10 Wordless Videos that Teach Problem Solving - Speech is Beautiful I work in teletherapy, which means that I use a computer to display my materials and activities for my students. I have a couple extremely quiet older elementary students and I decided that video was a way to engage and encourage them to answer questions and retell events. In particular I wanted them to think about solving hypothetical problems. I found 10 WORDLESS videos on YouTube that show interesting problems and make kids think about how to solve a problem — and they have to provide the language! Piper Short Movie — A baby bird finds a way to survive a big wave. How Facebook’s newest teen engineer supported his family with apps until cashing in There’s nothing that highlights the fact that Silicon Valley is the new Wall Street, gold rush, colonial settlement — insert your American Dream rags-to-riches historical moniker here — quite like the story of 18-year-old Miami resident Michael Sayman. This week, Facebook hired Sayman as one of its youngest full-time engineers in history. He wouldn’t tell me his salary, but admitted his friends are already pressuring him to “buy a Tesla,” which he won’t do because he’d “rather save the money.” Before you go throw up at the idea of a teenager buying himself a Tesla off tech riches, there’s few people who deserve that luxury quite as much as this kid. I met Sayman four months ago, when the then 17-year-old developer caught Mark Zuckerberg’s eye.
And Then I Met A Teacher He met a teacher, and it changed everything. Jim Wengo was fresh out of high school when he started working at the local butcher shop. But his high school agriculture teacher, John Krivokapish, had other plans for him. When he heard of an area college work study program for those who could score well on a civil service exam, Mr. Krivokapish walked into the butcher store and told Jim’s boss he needed to borrow him for a couple of hours. Matt Gomez Blog Toontastic App Is Now FREE Google has acquired one of my favorite storytelling apps and it is now FREE (was $9.99) If you don’t already own this app grab it and get those kids creating. Listed below are a few posts I have made previously about the app and you can read about the announcement here. Toontastic and MLK Toontastic App 101
In a Heartbeat This lesson plan is designed around a short film titled In a Heartbeat and the theme of love. Students learn and practice expressions using the word “heart”, watch a short film trailer, predict and write a story, watch and discuss a short film, and watch and discuss a video in which elderly people give their reactions to the short film. Language level: Intermediate (B1) – Upper Intermediate (B2) Learner type: Teens and adults Time: 90 minutes Activity: Practicing expressions using the word “heart”, watching a short film trailer, predicting and writing a story, watching and discussing a short film, and watch and discussing a reaction video
5 Reasons To Write A Letter To Your Future Self In March, I turned twenty-five years old, and on that most dreaded day I received a letter from my twelve year-old-self. At twelve, I distinctly remember listening to Britney Spears’ “Ooops I did it Again,” consuming Fruit by the Foot, surviving Y2K, and wearing checkered school jumpers that came down to my knees. It was that magical time right before pimples started growing uncontrollably and watching Saturday morning cartoons was still acceptable.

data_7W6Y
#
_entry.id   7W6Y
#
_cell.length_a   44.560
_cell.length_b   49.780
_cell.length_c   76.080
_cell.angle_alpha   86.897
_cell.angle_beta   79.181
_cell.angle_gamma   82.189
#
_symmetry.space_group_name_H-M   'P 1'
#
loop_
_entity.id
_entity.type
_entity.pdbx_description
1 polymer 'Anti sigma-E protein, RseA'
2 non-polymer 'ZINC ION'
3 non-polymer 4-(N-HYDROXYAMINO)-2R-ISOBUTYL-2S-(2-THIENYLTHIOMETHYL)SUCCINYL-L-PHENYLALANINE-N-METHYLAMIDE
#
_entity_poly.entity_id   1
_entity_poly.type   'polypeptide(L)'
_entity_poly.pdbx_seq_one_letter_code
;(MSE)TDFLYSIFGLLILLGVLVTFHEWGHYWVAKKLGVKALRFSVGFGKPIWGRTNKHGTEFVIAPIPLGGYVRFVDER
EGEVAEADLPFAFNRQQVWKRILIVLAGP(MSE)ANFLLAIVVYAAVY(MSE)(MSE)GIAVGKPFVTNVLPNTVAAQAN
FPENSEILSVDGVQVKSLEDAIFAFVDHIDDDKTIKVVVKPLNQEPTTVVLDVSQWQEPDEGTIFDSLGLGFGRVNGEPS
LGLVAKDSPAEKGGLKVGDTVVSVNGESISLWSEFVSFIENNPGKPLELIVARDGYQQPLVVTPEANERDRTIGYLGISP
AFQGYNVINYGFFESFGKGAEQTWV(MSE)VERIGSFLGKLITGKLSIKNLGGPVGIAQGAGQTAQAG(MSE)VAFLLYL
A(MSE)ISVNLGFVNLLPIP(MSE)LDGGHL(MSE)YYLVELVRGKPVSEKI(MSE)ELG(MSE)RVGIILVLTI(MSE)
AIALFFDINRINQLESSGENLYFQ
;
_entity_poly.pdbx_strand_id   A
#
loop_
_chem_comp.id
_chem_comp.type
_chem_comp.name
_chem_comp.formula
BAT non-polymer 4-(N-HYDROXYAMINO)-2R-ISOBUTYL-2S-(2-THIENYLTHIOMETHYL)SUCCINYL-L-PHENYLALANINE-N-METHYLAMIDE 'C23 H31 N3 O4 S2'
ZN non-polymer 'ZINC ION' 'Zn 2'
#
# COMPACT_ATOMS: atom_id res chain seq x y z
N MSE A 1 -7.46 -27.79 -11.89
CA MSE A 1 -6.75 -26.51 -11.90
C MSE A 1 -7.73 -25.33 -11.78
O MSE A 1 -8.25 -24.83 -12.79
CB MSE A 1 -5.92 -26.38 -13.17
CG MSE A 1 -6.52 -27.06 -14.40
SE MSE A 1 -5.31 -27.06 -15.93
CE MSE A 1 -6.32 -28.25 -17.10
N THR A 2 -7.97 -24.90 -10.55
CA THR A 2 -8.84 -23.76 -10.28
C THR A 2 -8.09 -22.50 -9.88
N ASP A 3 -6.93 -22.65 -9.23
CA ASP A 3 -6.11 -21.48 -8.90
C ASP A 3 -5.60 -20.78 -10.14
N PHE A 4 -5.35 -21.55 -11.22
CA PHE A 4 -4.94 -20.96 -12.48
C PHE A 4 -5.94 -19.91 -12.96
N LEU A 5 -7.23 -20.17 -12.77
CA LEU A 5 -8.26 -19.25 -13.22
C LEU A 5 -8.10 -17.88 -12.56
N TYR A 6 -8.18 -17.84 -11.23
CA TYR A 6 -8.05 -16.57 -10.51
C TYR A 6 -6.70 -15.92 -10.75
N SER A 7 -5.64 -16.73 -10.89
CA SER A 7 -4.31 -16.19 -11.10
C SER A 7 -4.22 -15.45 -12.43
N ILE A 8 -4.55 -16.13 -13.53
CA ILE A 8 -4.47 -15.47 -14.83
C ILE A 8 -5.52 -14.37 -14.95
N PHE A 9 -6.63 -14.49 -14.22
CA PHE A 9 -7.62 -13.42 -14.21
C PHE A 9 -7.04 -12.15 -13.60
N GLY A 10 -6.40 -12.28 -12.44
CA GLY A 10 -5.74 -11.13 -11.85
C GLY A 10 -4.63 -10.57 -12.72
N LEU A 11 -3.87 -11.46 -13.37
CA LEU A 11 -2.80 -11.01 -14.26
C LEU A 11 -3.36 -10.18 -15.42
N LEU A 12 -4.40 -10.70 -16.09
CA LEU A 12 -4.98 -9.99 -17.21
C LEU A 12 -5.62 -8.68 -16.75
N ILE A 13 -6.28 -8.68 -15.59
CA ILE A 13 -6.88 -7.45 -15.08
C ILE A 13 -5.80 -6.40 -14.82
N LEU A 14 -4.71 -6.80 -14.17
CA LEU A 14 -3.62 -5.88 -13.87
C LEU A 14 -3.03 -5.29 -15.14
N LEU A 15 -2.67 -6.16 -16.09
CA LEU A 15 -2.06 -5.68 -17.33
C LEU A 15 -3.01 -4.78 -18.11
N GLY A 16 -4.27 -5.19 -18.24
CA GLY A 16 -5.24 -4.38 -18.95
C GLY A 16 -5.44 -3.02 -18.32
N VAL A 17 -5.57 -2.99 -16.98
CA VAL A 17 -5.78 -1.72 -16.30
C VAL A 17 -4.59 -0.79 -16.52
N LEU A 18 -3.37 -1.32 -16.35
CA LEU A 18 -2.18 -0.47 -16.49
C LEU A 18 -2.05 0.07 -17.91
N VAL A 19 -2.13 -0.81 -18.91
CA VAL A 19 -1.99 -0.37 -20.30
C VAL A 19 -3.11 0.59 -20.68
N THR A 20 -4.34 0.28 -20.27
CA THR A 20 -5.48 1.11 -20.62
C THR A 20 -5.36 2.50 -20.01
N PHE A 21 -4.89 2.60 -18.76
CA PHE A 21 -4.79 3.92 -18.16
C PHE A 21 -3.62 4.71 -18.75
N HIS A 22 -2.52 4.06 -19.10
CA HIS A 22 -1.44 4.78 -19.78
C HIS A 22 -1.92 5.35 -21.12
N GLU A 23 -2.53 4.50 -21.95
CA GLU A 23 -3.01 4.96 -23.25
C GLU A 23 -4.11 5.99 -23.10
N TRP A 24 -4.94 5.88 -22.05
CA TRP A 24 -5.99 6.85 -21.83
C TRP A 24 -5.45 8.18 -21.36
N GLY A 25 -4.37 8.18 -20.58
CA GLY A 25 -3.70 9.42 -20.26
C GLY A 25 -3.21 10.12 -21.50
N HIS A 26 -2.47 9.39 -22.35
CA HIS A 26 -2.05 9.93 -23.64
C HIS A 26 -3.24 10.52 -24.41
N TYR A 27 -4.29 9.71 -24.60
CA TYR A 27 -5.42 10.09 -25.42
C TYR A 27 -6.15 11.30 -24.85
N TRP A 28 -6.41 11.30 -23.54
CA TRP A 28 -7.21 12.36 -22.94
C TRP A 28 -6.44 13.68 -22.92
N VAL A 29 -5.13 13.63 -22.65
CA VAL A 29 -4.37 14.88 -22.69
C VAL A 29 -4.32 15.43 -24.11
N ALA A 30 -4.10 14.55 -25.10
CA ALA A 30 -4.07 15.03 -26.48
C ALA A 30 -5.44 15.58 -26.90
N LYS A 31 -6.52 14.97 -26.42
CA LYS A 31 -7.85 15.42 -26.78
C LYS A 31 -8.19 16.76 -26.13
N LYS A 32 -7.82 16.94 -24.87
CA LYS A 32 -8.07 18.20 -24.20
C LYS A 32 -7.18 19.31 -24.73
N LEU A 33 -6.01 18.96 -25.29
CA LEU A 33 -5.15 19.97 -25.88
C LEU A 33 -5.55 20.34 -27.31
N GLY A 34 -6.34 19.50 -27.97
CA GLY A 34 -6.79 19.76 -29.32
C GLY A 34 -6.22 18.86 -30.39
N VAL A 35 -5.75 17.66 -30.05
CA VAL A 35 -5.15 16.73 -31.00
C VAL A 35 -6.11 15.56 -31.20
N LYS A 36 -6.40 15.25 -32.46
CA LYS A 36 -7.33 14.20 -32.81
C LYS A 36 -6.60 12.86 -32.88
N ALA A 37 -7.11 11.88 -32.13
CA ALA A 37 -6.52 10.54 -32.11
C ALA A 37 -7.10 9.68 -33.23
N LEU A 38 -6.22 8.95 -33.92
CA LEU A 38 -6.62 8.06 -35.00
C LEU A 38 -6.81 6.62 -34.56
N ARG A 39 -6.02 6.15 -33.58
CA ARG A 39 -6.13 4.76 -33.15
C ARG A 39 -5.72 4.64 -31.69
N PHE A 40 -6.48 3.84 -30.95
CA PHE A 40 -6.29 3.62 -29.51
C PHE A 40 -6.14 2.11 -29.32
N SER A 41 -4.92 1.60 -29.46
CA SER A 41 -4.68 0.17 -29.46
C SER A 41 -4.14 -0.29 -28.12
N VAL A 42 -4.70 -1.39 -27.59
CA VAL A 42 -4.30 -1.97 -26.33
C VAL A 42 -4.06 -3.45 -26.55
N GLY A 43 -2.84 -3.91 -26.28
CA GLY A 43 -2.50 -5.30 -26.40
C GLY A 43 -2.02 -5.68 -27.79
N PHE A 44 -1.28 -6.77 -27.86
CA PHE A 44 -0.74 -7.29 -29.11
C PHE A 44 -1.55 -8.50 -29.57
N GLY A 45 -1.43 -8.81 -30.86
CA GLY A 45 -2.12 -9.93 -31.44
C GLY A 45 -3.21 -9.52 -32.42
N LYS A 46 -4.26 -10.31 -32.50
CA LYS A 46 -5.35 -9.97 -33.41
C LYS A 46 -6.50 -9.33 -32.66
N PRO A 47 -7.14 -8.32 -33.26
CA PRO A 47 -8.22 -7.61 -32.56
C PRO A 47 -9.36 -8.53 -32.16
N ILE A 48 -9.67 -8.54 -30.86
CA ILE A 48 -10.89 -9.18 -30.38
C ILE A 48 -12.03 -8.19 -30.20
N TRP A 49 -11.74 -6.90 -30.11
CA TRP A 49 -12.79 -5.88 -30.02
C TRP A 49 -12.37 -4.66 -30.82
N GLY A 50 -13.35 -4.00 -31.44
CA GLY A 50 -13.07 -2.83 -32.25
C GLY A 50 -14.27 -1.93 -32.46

How to make your own luck, Van Gogh's never-before-revealed sketchbooks, how to be a nonconformist, and more Hey Dianne Clay! If you missed last week's edition – why grit, not IQ, is the key to success, the odd habits of famous writers, an illustrated morphology of bad pedestrians, Bob Dylan in pictures for kids, Stephen Hawking animated, and more – you can catch up here. And if you're enjoying this, please consider supporting with a modest donation. How to Make Your Own Luck 8 Overlooked Useful YouTube Tools When most people think about YouTube they think sharing videos and or about all of the videos they can discover. Most people don't think about the useful editing tools that are built into YouTube. The YouTube video editor has some useful features for teachers and students. 1.
This Breathtaking Short Film Shows Exactly How Society Kills Our Creativity From the day we’re born, society imposes on us what to do: go to school, blindly believe what you’re being taught, work hard as a wage slave, obey to authority, and so on, not allowing much room for creativity. The following short yet breathtaking animation film vividly depicts this sad reality of our times, encouraging us to look at things from a different perspective and perhaps contemplate on what it would take to change our current social system so that education, work and play can harmoniously co-exist. If you appreciate what you read here, consider supporting my work.
Your Words Matter Your Words Matter. I had a teacher who once told me I would most likely be a college dropout. Her words mattered. When I told my wife I wanted to write a book and she said without blinking an eye, “Do it.” YouTube - Safety Mode Safety Mode is an opt-in setting that helps screen out potentially objectionable content that you may prefer not to see or don't want others in your family to stumble across while enjoying YouTube. You can think of this as a parental control setting for YouTube. How to turn Safety Mode On : Scroll to the bottom of any YouTube page and click the drop-down menu in the "Safety" section.Select the On or Off option to enable or disable this feature. Teach English Writing: Videos Write Story Summaries Writing Skills: idea, word choice, sentence fluency, conventions, organisation Short videos with interesting plots make great prompts for an ESL writing class. Here are 5 videos which can help students learn English writing skills. What makes a good video prompt? I look for four features when choosing a video for the writing class.